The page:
Defining a new strength-based storytelling genre

Screen Shot 2016-05-26 at 12.34.24 PM.pngThe media has a profound impact on the way we see the world, how we interpret news events, and the way we respond to these events. This is especially true in the wake of natural disasters, shootings, bombings, and other tragedies.

The media tells us what happened, how many homes were devastated, who was killed or injured — all the facts that keep us informed. These stories are important, but they’re often confined to tragedy, despair and loss.

As days and weeks pass, the media move on to new stories, often neglecting to tell the “what’s possible?” stories about how the people and communities affected by these tragedies are coping and what they’re learning. We hear these types of stories on one-year anniversaries, but they’re not an ongoing part of the media’s coverage the way that the “what happened?” stories are. A growing body of research is confirming what many have long suspected — that a steady diet of trauma and disaster triggers stress, fear and trauma in those consuming the stories.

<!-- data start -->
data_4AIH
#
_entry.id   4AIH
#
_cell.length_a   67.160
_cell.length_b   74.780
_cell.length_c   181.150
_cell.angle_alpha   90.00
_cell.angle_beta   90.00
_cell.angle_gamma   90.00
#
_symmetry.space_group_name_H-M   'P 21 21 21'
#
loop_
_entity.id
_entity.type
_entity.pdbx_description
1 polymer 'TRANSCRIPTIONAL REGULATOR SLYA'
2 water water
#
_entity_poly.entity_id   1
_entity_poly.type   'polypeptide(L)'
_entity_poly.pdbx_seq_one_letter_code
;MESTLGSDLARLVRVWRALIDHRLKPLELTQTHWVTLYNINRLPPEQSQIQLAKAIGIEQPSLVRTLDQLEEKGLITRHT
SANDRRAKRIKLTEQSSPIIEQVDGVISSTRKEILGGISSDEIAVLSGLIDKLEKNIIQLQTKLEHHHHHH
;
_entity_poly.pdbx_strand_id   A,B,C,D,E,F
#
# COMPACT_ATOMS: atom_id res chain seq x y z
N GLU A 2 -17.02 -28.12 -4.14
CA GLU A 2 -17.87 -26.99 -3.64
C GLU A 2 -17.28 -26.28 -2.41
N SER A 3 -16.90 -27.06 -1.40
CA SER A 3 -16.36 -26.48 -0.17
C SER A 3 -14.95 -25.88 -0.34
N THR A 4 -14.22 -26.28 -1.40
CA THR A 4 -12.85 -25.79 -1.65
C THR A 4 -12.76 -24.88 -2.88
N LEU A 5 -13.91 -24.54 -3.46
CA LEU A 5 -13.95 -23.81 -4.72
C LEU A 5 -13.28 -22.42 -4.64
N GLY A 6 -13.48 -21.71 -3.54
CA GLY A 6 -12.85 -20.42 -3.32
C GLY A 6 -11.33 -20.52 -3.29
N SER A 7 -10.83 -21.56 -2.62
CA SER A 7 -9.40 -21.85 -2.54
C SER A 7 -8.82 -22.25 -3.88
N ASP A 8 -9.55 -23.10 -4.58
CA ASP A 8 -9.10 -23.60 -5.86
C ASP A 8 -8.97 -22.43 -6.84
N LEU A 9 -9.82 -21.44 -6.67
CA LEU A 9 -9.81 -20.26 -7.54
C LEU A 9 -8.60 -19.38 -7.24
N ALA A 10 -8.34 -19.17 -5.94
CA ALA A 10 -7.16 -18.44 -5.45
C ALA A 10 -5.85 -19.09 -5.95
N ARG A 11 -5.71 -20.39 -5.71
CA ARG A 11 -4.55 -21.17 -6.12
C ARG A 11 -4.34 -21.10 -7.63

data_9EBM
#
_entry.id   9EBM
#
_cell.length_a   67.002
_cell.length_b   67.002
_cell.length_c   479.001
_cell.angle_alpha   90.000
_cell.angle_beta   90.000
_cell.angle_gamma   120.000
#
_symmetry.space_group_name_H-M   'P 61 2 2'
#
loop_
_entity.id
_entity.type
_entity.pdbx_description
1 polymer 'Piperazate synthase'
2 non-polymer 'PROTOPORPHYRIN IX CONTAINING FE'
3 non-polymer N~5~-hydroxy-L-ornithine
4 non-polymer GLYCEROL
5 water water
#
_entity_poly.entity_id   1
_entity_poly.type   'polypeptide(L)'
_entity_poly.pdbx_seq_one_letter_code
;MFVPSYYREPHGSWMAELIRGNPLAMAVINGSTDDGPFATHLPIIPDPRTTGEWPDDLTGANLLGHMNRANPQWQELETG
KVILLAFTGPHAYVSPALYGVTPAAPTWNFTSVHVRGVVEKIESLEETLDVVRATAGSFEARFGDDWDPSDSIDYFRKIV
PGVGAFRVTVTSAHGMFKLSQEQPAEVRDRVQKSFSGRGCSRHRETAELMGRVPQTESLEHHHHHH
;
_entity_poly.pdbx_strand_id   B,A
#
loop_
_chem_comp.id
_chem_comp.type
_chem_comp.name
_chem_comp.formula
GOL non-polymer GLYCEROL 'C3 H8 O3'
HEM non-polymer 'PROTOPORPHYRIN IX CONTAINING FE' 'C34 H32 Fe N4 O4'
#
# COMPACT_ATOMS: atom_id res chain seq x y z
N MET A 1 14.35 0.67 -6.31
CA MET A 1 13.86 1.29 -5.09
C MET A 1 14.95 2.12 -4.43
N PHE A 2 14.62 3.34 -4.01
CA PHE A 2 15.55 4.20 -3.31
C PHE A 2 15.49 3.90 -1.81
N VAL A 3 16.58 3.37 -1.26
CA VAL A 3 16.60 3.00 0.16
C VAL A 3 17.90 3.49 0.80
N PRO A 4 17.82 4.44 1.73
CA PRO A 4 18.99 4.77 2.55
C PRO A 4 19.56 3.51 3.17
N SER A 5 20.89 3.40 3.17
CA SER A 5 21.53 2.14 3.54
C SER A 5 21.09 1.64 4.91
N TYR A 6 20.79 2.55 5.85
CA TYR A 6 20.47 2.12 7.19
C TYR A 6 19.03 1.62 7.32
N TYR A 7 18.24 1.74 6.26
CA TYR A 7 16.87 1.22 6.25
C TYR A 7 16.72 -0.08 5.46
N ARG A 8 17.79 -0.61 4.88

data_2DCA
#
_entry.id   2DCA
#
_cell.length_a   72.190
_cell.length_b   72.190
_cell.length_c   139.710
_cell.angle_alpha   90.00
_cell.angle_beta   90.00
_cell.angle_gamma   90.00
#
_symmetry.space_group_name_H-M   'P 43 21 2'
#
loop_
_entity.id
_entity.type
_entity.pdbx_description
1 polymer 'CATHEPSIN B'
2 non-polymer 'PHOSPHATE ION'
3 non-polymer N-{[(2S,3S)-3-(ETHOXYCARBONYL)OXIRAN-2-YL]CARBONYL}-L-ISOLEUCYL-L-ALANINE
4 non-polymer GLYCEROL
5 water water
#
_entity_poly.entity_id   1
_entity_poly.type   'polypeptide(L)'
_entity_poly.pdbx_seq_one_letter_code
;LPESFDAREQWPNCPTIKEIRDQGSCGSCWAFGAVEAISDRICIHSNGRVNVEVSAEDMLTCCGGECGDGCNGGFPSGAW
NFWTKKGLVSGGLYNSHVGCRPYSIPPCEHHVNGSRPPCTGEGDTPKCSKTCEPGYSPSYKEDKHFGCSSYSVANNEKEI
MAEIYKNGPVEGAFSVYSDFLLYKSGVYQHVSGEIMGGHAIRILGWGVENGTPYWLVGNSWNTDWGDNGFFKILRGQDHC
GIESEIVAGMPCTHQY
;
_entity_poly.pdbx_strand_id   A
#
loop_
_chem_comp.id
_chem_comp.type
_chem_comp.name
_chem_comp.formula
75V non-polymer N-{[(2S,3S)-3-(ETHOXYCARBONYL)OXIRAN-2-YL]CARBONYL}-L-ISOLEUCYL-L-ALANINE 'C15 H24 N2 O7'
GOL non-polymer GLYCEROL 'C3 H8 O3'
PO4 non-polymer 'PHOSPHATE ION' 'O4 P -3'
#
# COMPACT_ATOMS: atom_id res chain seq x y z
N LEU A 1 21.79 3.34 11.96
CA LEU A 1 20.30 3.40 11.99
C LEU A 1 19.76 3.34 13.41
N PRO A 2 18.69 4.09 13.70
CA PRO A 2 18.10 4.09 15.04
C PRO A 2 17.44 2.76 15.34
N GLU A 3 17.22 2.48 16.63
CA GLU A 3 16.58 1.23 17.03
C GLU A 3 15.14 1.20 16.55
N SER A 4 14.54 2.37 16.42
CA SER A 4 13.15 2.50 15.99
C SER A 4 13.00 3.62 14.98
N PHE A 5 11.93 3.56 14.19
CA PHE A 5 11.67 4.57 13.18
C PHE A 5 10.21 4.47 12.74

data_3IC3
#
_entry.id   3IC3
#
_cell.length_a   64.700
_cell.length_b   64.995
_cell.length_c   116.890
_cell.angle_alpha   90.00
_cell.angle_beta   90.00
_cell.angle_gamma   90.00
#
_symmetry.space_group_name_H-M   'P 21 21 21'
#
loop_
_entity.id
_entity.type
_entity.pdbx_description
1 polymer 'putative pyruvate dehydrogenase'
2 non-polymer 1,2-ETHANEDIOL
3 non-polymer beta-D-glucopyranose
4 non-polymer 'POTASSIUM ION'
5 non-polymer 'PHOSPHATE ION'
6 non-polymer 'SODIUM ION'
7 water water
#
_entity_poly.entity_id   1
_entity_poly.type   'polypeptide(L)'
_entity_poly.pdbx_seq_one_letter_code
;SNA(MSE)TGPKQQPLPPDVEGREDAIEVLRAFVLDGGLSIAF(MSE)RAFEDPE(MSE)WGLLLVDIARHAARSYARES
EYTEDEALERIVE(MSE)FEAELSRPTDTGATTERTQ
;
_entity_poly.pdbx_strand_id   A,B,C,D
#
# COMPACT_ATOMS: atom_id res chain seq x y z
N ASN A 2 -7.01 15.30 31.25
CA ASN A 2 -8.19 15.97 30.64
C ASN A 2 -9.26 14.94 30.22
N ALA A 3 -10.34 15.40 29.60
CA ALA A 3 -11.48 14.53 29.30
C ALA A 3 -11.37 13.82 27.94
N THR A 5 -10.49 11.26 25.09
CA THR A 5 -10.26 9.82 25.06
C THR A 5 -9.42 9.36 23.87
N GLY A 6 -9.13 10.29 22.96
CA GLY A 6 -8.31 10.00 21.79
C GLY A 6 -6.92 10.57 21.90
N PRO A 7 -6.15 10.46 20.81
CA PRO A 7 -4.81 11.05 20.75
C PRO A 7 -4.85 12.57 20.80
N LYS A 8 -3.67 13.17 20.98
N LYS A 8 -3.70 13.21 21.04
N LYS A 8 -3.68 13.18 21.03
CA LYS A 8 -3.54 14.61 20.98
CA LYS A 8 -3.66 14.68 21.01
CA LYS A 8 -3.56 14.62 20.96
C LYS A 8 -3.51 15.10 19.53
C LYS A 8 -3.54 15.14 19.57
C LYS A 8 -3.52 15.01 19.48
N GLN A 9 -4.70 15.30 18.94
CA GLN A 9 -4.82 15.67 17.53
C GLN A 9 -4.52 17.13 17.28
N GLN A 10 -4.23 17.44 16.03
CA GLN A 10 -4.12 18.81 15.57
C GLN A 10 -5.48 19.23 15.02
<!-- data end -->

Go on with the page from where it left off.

What if the news media covered stories of recovery and resilience as much as they cover stories about devastation and despair?

[READ MORE…]

Published by Mallary Tenore Tarpley

Mallary is a mom of two young kiddos -- Madelyn and Tucker. Mallary absolutely loves being a mom and often writes about the need to find harmony when juggling motherhood and work. Mallary is the Assistant Director of the Knight Center for Journalism in the Americas at the University of Texas at Austin, where she manages the Center's various programs related to distance learning, freedom of expression, and digital journalism. Previously, she was Executive Director of Images & Voices of Hope and Managing Editor of The Poynter Institute’s media news site, Poynter.org. Mallary grew up outside of Boston and graduated from Providence College in Rhode Island. In 2015, she received a certificate in nonprofit management from Duke University. She now lives in beautiful Austin, Texas, with her kids, husband Troy and cat Clara. She's working on a memoir, slowly but surely. You can reach her at mjtenore@gmail.com.

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